BACKGROUND IMAGE: stock.adobe.com
Microsoft updated its software-defined data center technology in Windows Server 2019, but marrying the functionality with the hardware can be a challenge for early adopters.
Implementing an SDDC promises reduced costs, improved security and greater versatility. The Microsoft SDDC uses the company's expansive virtualization framework to unify, scale and manage IT hardware. The flexibility to pool resources to spread the compute workload and stretch available storage gives organizations the agility to adapt to changing needs. Despite the recent advances, there are challenges to bring about an optimized deployment of the Microsoft SDDC.
A lot needs to happen for this highly integrated world to emerge. In an SDDC, everything must be discovered, virtualized, provisioned and managed together. All the underlying technologies -- virtualization, automation and management -- need to work in concert with the hardware.
Joining hardware and software remains a challenge
Software platforms play a key role in managing resources in an SDDC. Trouble with integration occurs when the underlying hardware cannot support the features and functionality provided by the OS.
Windows Server 2019 provides a wealth of storage, networking and resiliency features and functions to support the Microsoft SDDC deployment. In spite of the advancements in Windows Server 2019, the fundamental challenge of getting diverse technology to work together still remains. It doesn't help IT when a number of devices, such as network interface cards, other servers and storage subsystems, cannot support the Windows Server 2019 software-defined functionality, leaving them unoptimized or unmanaged.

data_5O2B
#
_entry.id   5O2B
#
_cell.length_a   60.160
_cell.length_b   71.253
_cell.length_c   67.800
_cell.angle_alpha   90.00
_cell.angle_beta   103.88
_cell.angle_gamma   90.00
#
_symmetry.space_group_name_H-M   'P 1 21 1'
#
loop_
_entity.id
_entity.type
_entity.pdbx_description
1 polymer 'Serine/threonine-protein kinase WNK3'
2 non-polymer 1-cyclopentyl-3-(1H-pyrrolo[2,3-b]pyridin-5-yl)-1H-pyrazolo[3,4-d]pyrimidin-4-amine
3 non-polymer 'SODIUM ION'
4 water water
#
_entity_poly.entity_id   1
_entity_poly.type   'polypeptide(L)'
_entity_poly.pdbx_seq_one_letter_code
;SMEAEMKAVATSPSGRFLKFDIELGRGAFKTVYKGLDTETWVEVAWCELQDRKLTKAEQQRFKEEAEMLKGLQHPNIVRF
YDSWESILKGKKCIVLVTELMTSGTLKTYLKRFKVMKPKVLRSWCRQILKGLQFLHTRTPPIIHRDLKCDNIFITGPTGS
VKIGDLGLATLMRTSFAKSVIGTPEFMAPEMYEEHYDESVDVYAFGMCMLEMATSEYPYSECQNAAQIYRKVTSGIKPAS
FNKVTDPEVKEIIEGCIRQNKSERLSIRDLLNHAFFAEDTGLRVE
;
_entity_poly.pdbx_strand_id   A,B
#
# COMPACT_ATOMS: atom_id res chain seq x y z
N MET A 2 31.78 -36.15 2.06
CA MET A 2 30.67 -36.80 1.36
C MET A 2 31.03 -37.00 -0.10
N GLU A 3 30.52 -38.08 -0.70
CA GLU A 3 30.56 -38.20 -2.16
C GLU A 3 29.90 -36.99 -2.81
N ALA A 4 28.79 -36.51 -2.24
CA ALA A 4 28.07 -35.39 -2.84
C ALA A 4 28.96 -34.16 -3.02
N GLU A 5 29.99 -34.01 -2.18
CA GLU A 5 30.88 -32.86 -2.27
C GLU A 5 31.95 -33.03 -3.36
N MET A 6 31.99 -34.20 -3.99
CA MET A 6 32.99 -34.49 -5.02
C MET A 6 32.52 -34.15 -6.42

How to overcome Microsoft SDDC obstacles
One way to fix an integration problem is to let a vendor resolve it. By purchasing and deploying hardware known to integrate with Windows Server 2019 software-defined features, an organization can accomplish its SDDC goals more rapidly -- and successfully -- than building its own environment.
IT pros can tap into the hyper-convergence abilities in Windows Server 2019 to start the journey to a full Microsoft SDDC arrangement. Hyper-converged infrastructure (HCI) combines compute, storage and other resources into modules that have already been integrated and optimized to work properly under software control. These modular elements can be bolted together to build the SDDC footprint. Microsoft started its Windows Server Software-Defined (WSSD) program to validate HCI vendors and offerings for use with its server OS. The WSSD program currently has three offerings, from a basic HCI setup to a premium version for a large-scale Microsoft SDDC deployment for organizations that want a more cloudlike experience in the data center.
Have a question for an expert?
Please add a title for your question
Get answers from a TechTarget expert on whatever's puzzling you.